Monday, June 29, 2009

First day of Camp

My babies went to camp today. For JJ, his first camp experience! He was very excited and hopped right on the bus, almost forgetting to even say good-bye.

Here is a picture with him with his backpack on. It's almost bigger than he is....

It's amazing the things they can do when they put their minds to it. Just this past weekend he could barely walk up the street without complaining that his feet hurt if he walks too much. Selective exertion, I guess.

Wednesday, June 24, 2009

Father's Day

For father's day we had a homemade Chinese food extravaganza, prepared mostly by my very own father, with a few additions from other family members. You know being father's day and all we didn't want him to have to do EVERYTHING. I know, you're thinking, "It's father's day. He shouldn't have been cooking his own dinner." But really he loves to cook, and eat, so really, it was the least we could do.

Below are the various dishes he prepared. I tried to get a photo of each dish before the vultures swept in, but they're quick, so as you will see, in some cases, I got a picture just in the nick of time.

We started with Scallion Pancakes (which was the only thing not homemade), and wings, prepared my by brother-in-law.

Next up....dumplings.

Followed by ground turkey and lettuce wraps...

Followed by spare ribs...and those suckers went fast!

And some beef chow fun,

And then, to finish us off, some shrimp fried rice and peanut butter noodles (prepared by my aunt).

I wish I could say we had no room left for dessert, but of course we did. I am embarrassed to admit it was not homemade - but it was tasty!

Bon Appetit!

Monday, June 22, 2009

An entry for "Kids Say the Darndest Things"

We were driving somewhere this weekend, all of us in the car and Sweet Pea said, "Will I go to X Middle School?"

"Probably," we replied, "Assuming we still live in X. Unless of course Daddy makes us move to Iowa or Nebraska before then," I added. Jonathan likes to joke he's going to get a job somewhere where the cost of living is a fraction of what it is here and make us all move. Not bloody likely.

"Maybe we'll move to Iowa and have a farm. Grow our own corn and live off the earth." He joked.

There was silence in the back seat and then Sweet Pea said, "You mean we wouldn't live on earth anymore?"

Precious, I know. And probably as close to living off the earth (under either interpretation) as we will ever get!

Saturday, June 20, 2009

Freedom for the small people!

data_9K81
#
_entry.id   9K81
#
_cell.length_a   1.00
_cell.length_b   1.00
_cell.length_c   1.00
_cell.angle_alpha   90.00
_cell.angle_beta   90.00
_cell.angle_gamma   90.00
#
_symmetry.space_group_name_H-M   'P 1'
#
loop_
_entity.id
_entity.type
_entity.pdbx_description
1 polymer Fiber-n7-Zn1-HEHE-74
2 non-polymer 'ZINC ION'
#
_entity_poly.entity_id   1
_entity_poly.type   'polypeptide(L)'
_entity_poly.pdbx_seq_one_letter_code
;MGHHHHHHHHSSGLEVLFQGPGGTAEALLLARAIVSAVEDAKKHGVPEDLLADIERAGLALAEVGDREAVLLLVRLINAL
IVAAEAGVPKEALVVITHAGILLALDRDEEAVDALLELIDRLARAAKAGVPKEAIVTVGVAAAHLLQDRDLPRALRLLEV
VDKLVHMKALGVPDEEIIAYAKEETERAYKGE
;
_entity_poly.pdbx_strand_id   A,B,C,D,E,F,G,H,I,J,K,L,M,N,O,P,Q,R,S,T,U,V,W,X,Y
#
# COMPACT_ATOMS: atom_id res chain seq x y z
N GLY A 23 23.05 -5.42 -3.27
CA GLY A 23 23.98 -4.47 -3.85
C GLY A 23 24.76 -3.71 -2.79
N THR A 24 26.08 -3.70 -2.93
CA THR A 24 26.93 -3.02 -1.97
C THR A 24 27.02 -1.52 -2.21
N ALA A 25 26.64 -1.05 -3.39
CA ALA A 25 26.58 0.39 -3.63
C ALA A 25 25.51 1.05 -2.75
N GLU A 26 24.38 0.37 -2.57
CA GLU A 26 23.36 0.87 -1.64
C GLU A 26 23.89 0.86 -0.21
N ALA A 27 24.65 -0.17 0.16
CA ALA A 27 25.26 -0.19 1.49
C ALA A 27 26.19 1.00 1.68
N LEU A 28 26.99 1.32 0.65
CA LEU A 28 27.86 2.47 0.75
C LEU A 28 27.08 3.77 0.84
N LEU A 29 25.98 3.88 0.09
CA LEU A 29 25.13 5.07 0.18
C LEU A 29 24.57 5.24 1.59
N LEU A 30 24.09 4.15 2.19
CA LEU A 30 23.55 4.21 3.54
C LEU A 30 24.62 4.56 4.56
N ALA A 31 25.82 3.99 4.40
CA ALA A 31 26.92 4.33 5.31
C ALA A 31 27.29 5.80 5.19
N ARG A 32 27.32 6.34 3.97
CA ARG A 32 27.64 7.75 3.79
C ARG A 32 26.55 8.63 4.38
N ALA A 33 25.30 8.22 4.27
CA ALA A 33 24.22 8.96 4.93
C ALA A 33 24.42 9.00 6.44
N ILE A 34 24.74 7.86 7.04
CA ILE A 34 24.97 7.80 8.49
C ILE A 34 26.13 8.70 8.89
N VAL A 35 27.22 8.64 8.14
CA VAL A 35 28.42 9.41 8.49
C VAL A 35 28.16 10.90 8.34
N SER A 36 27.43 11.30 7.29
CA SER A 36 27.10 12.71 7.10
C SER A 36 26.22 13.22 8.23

Finally some common sense! I love this article. It beats all the other ones that tell us how we are ruining our kids lives by letting them watch TV and eat candy. Now some evidence we can let them run free and it might even be GOOD for them.

And very timely. We have just been having this discussion about whether or not JJ should be allowed to go into a bathroom at a restaurant, etc. by himself. He no longer wants to go in to the women's room with me. So when its just the the two of us, it presents a bit of a dilemma. I've started to let him go alone, depending on where we are, and how well we know the place. I mean I wouldn't let him do it at the airport. But in a small local establishment, I think its good for him.

Just last week we were at the hospital Jonathan works at and JJ wanted to go into the bathroom by himself. I paused for a moment but ultimately decided to let him go alone. I wish I could say it was because in those few seconds I had weighed all the pros and cons and decided it was okay. In reality, I could not bear the idea of the tantrum that might ensue if I dragged him into the women's room. I waited outside while he went in. I do have to admit that after what I thought was a reasonable amount of time for him to do his business, I started to get a little nervous. Just then this man comes out. I asked him if my son was still in there. He said, "Yes. But you might not want to let him go in alone next time, he had trouble reaching the sink. But I helped him."

"Thanks, I appreciate it." I responsed. What I really wanted to say was, "Thanks for helping my son, and for your two cents, but you can leave the parenting to me." I know - a little defensive.

Then out comes JJ, happy (and proud)!